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Published at Jan 16 2021
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Instructions

Test suite

Solution

Detect saddle points in a matrix.

So say you have a matrix like so:

```
0 1 2
|---------
0 | 9 8 7
1 | 5 3 2 <--- saddle point at (1,0)
2 | 6 6 7
```

It has a saddle point at (1, 0).

It's called a "saddle point" because it is greater than or equal to every element in its row and less than or equal to every element in its column.

A matrix may have zero or more saddle points.

Your code should be able to provide the (possibly empty) list of all the saddle points for any given matrix.

The matrix can have a different number of rows and columns (Non square).

Note that you may find other definitions of matrix saddle points online, but the tests for this exercise follow the above unambiguous definition.

In order to run the tests, issue the following command from the exercise directory:

For running the tests provided, `rebar3`

is used as it is the official build and
dependency management tool for erlang now. Please refer to the tracks installation
instructions on how to do that.

In order to run the tests, you can issue the following command from the exercise directory.

```
$ rebar3 eunit
```

For detailed information about the Erlang track, please refer to the help page on the Exercism site. This covers the basic information on setting up the development environment expected by the exercises.

J Dalbey's Programming Practice problems http://users.csc.calpoly.edu/~jdalbey/103/Projects/ProgrammingPractice.html

It's possible to submit an incomplete solution so you can see how others have completed the exercise.

```
%% based on canonical data version 1.3.0
%% https://raw.githubusercontent.com/exercism/problem-specifications/master/exercises/saddle-points/canonical-data.json
-module(saddle_points_tests).
-include_lib("erl_exercism/include/exercism.hrl").
-include_lib("eunit/include/eunit.hrl").
can_identify_single_saddle_point_test() ->
Input=[
[9, 8, 7],
[5, 3, 2],
[6, 6, 7]
],
Expected=[{1, 0}],
?assertMatch(Expected, lists:sort(saddle_points:saddle_points(Input))).
can_identify_that_empty_matrix_has_no_saddle_points_test() ->
Input=[
[]
],
Expected=[],
?assertMatch(Expected, lists:sort(saddle_points:saddle_points(Input))).
can_identify_lack_of_saddle_points_when_there_are_none_test() ->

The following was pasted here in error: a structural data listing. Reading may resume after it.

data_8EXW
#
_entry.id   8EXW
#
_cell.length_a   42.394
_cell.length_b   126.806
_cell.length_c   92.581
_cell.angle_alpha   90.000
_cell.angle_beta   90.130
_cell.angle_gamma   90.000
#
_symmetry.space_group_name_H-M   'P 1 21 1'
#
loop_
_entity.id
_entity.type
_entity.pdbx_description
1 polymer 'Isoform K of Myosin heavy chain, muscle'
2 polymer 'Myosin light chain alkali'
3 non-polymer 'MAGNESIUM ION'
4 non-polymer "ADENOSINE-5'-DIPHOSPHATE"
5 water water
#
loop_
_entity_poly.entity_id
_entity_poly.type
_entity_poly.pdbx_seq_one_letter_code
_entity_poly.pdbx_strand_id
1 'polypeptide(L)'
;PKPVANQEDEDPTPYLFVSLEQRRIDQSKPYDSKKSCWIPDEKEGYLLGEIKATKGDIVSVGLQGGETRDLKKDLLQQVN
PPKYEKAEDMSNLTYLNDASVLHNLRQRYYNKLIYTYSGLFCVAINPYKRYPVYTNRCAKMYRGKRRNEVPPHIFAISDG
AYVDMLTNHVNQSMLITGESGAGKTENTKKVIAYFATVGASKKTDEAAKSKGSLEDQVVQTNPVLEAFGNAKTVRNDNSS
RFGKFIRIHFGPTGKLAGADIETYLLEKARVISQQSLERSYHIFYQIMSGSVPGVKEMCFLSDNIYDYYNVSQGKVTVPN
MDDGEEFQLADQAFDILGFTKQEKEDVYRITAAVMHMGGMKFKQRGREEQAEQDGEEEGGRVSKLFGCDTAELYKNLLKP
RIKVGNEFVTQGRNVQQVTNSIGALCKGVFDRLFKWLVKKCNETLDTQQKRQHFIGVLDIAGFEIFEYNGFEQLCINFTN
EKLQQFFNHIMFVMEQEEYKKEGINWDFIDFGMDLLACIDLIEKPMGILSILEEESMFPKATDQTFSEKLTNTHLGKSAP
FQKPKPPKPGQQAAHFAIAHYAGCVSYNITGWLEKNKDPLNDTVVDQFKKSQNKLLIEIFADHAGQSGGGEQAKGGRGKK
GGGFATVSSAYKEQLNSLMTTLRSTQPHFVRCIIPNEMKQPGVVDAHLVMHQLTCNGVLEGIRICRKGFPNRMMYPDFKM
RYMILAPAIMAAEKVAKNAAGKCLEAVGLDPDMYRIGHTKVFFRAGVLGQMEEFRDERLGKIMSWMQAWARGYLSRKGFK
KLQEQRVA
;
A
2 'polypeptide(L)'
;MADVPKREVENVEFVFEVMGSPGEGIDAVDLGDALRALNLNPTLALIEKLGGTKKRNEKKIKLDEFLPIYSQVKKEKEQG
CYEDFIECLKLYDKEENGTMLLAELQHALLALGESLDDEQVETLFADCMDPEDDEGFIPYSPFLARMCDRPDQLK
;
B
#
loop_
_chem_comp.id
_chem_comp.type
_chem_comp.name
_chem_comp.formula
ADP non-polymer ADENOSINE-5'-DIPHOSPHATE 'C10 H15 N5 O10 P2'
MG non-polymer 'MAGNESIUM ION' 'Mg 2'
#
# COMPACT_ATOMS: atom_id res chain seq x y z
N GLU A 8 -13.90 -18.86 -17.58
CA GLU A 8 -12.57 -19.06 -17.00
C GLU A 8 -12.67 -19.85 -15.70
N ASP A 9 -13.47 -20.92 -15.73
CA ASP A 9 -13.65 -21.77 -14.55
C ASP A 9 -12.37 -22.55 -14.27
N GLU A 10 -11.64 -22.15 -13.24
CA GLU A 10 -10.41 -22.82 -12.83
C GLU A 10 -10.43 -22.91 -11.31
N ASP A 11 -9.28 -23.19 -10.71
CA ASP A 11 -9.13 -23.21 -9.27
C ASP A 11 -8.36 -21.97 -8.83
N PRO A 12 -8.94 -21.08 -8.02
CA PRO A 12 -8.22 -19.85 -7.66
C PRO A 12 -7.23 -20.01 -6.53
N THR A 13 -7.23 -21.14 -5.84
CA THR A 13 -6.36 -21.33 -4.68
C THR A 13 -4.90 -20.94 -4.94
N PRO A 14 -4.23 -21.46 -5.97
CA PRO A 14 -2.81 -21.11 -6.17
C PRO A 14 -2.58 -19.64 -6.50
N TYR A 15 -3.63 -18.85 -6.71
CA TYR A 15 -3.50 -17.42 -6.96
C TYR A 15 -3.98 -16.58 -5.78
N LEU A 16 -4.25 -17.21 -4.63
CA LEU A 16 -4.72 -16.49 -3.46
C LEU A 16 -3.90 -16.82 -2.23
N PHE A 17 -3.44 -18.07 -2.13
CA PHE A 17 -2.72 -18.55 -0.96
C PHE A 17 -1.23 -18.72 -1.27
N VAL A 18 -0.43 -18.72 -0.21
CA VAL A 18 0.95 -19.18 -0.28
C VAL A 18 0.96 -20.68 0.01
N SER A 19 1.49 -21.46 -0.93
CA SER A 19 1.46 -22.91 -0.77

Input=[
[1, 2, 3],
[3, 1, 2],
[2, 3, 1]
],
Expected=[],
?assertMatch(Expected, lists:sort(saddle_points:saddle_points(Input))).
can_identify_multiple_saddle_points_in_a_column_test() ->
Input=[
[4, 5, 4],
[3, 5, 5],
[1, 5, 4]
],
Expected=[{0, 1}, {1, 1}, {2, 1}],
?assertMatch(Expected, lists:sort(saddle_points:saddle_points(Input))).
can_identify_multiple_saddle_points_in_a_row_test() ->
Input=[
[6, 7, 8],
[5, 5, 5],
[7, 5, 6]
],
Expected=[{1, 0}, {1, 1}, {1, 2}],
?assertMatch(Expected, lists:sort(saddle_points:saddle_points(Input))).
can_identify_saddle_point_in_bottom_right_corner_test() ->
Input=[
[8, 7, 9],
[6, 7, 6],
[3, 2, 5]
],
Expected=[{2, 2}],
?assertMatch(Expected, lists:sort(saddle_points:saddle_points(Input))).
can_identify_saddle_points_in_a_non_square_matrix_test() ->
Input=[
[3, 1, 3],
[3, 2, 4]
],
Expected=[{0, 0}, {0, 2}],
?assertMatch(Expected, lists:sort(saddle_points:saddle_points(Input))).
can_identify_that_saddle_points_in_a_single_column_matrix_are_those_with_the_minimum_value_test() ->
Input=[
[2],
[1],
[4],
[1]
],
Expected=[{1, 0}, {3, 0}],
?assertMatch(Expected, lists:sort(saddle_points:saddle_points(Input))).
can_identify_that_saddle_points_in_a_single_row_matrix_are_those_with_the_maximum_value_test() ->
Input=[
[2, 5, 3, 5]
],
Expected=[{0, 1}, {0, 3}],
?assertMatch(Expected, lists:sort(saddle_points:saddle_points(Input))).
```

```
-module(saddle_points).
-export([saddle_points/1]).
saddle_points(Matrix) ->
Row = fun (N) ->
lists:nth(N, Matrix)
end,
Col = fun (N) ->
[lists:nth(N, Row(X)) || X <- lists:seq(1, length(Matrix))]
end,
[{R - 1, C - 1}
|| R <- lists:seq(1, length(Matrix)),
C <- lists:seq(1, length(Row(R))),
lists:min(Col(C)) =:= lists:max(Row(R))].
```

A huge amount can be learned from reading other peopleâ€™s code. This is why we wanted to give exercism users the option of making their solutions public.

Here are some questions to help you reflect on this solution and learn the most from it.

- What compromises have been made?
- Are there new concepts here that you could read more about to improve your understanding?

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